It’s our job to help others in times of troublePublished 2:58pm Saturday, April 20, 2013
Column: Pass the Hot Dish, by Alexandra Kloster
This job, parenthood, keeps changing. Its description doesn’t grow so much as it focuses. At first I was happy if, at the end of the day, I had two fed, clothed, fairly clean, breathing children. I wasn’t thinking about five or 15 years from now. Some nights I went to bed without even thinking about tomorrow.
But things happen, things that force me to consider the future and confront the present as it is, not as I wish it were. That’s not easy for me. I enjoy my idealized, romanticized vision of the past even though I know it’s not real. I’m comfortable in the unreality of my reality. I like to fold time in on itself making today, yesterday and tomorrow into a neat little box that I can fill with the good old days.
It’s a safe haven, a refuge, an escape from all the things that worry me about the real world. Lately, though, I’m learning that while the past is a great place to visit, it’s nowhere to raise children.
When I heard about the Boston Marathon bombings last week, I got scared. An attack of such an arbitrary nature where someone simply chooses a celebratory gathering full of innocents and stabs it in the heart sent me into a panic. I started thinking about all the places I should avoid. Professional sports venues, theme parks, tourist attractions, I wouldn’t go near any potential target. In that moment, the whole country seemed like a target.
I sat in my living room and systematically began making my children’s lives smaller and, in my mind, safer. It was my job to protect them, but I didn’t feel safe. I felt sick. Was I building a wall around them because I was afraid of the world into which they were born? I imagined myself telling them about experiences instead of letting them have experiences and showing them pictures of places I would never take them.
That most certainly was not my job.
It’s not my job to tell them about a past that never really existed and make them long for a time they never knew. This is their time, and it’s the only one they’ve got. All children perceive the world at first through the prism of their parents’ attitude toward it. We have to decide whether we’ll cast shadows or shine. It’s not our job to be scared. It’s our job to help them be brave.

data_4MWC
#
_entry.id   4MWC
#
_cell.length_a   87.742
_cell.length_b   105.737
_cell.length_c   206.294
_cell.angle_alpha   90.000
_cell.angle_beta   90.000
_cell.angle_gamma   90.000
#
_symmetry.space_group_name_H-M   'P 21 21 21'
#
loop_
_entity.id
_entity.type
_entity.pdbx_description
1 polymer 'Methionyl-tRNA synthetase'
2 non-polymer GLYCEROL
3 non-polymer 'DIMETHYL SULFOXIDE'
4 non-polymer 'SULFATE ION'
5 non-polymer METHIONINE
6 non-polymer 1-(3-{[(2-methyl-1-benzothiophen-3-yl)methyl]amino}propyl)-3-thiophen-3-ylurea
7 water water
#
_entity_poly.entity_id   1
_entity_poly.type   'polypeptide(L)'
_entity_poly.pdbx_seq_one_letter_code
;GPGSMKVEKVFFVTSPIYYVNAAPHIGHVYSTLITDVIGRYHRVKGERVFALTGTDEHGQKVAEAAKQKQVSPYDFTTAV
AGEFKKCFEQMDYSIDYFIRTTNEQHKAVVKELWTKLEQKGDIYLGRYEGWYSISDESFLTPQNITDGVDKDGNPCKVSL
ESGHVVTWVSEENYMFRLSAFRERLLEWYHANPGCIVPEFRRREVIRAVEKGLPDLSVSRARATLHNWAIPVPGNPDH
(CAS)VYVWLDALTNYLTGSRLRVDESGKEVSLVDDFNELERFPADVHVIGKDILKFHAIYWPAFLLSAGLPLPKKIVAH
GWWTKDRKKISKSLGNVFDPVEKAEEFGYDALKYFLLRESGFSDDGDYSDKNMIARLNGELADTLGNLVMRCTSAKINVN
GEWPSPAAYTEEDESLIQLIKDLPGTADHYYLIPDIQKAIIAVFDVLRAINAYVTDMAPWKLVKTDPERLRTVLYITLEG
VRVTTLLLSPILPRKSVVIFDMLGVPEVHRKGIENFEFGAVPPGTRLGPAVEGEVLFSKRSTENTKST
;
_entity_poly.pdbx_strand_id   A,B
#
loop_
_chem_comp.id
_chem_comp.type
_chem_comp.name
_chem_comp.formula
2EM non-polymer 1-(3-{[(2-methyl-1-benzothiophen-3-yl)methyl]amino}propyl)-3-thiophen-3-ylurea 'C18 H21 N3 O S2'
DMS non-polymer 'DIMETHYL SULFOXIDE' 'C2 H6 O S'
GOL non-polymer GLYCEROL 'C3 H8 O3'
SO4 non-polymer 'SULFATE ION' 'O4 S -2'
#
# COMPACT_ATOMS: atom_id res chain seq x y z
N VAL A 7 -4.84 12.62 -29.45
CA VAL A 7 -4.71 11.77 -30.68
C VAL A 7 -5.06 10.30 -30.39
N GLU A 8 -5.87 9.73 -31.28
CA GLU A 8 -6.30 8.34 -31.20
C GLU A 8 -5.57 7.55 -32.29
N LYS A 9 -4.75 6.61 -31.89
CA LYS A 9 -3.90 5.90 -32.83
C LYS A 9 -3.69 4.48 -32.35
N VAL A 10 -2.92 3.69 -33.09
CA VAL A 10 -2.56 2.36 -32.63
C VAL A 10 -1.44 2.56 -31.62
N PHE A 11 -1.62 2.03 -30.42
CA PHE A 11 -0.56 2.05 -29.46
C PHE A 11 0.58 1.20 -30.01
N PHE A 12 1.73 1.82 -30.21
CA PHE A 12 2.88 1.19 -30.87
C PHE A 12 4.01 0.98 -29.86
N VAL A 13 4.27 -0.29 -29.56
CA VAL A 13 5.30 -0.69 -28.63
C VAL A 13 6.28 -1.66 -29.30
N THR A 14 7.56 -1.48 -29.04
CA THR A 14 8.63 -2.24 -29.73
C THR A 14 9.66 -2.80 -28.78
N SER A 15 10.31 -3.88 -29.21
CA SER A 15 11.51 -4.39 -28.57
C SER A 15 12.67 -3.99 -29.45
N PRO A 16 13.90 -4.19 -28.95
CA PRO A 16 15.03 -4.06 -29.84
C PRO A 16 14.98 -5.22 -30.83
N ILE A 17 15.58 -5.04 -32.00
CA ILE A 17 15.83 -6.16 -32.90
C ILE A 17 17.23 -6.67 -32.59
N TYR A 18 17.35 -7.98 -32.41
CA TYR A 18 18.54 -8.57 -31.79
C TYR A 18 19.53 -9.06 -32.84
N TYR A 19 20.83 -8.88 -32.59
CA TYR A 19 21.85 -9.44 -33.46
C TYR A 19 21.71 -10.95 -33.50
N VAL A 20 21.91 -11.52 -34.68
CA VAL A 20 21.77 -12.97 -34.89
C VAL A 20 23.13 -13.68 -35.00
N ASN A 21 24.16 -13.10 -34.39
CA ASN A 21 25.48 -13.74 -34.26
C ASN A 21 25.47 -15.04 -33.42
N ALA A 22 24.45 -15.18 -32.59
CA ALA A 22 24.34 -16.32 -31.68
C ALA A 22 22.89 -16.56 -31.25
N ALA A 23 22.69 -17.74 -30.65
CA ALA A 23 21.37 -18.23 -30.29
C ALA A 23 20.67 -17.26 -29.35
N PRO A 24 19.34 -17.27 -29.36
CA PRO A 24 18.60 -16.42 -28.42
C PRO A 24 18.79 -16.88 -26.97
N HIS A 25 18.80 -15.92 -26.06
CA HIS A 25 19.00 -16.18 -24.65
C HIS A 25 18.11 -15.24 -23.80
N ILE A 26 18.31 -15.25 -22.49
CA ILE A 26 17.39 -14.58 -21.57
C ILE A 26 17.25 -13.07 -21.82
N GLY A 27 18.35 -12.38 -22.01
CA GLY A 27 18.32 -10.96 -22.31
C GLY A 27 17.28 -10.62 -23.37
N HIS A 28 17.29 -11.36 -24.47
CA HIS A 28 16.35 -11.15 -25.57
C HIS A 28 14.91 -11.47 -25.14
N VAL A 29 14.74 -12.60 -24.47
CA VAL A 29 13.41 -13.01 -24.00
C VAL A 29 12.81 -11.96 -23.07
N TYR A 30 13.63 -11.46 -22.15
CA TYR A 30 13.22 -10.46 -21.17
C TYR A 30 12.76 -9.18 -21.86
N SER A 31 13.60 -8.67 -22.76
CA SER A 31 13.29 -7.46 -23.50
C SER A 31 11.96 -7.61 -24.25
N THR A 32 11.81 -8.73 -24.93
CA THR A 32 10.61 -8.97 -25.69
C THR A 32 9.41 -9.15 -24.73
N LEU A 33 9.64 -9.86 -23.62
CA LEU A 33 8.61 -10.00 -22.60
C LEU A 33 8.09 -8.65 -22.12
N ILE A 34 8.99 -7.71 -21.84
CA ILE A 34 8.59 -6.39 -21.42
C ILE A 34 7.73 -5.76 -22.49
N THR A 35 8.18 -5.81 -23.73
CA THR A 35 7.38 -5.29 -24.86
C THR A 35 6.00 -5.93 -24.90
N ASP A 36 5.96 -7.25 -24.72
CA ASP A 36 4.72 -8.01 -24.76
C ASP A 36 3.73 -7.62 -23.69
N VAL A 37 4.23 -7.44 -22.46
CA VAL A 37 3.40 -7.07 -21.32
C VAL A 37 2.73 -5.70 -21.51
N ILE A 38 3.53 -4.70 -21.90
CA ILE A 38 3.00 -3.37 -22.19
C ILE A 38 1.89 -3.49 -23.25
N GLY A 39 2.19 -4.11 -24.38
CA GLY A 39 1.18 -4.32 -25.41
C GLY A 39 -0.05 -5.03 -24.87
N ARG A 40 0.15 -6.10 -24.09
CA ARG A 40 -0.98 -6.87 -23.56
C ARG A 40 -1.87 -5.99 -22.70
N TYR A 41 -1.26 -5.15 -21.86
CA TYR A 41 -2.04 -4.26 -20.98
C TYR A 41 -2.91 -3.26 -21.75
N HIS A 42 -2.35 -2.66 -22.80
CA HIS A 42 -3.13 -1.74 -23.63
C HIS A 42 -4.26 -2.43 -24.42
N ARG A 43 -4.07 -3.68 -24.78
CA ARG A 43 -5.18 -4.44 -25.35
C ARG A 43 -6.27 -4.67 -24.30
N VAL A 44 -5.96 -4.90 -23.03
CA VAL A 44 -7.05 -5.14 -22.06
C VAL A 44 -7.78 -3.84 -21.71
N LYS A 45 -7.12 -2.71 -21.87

But I need help. I need hope.
The only part of the attack in Boston that wasn’t shocking was the response. It wasn’t a bit surprising to see police and firefighters running through the streets carrying children in their arms or paramedics wheeling the wounded out of the fray. It wasn’t surprising to see runners finishing the race they’d started in friendly competition now united in one Bostonian giant middle finger to whoever was responsible for killing and maiming their people, our people.
While media outlets, bloggers and people sitting around at home speculated about who the attackers were, the people in the mess that had hours before been the Boston Marathon were acting.
It reminded me of what New England Patriots coach, Bill Belichick, tells his players, “Do your job.” The people in Boston were doing their job. They were helping each other because if we’ve learned anything in the past 12 years it’s that when we are attacked, helping others is our job.
All of that helped me. I was sitting in my comfortable house with my healthy family in relative safety, and those who were suffering in chaos and misery helped — me. That’s when I realized that the best gift I could give Gertie and Clara was to show them the good things that happen every day right alongside the bad things and not drag them into the glorified past with me.
The job description for parenthood should be written in pencil and come with a huge eraser because it’s always evolving. What I need to know today isn’t necessarily what I will need to know tomorrow, but I do know this — my job is not to raise my daughters in a world of my imagination but in the world as it is. Only then will they have the courage to change it.
Woodbury resident Alexandra Kloster appears each Sunday. She may be reached at email@example.com, and her blog is at alexandrakloster.com.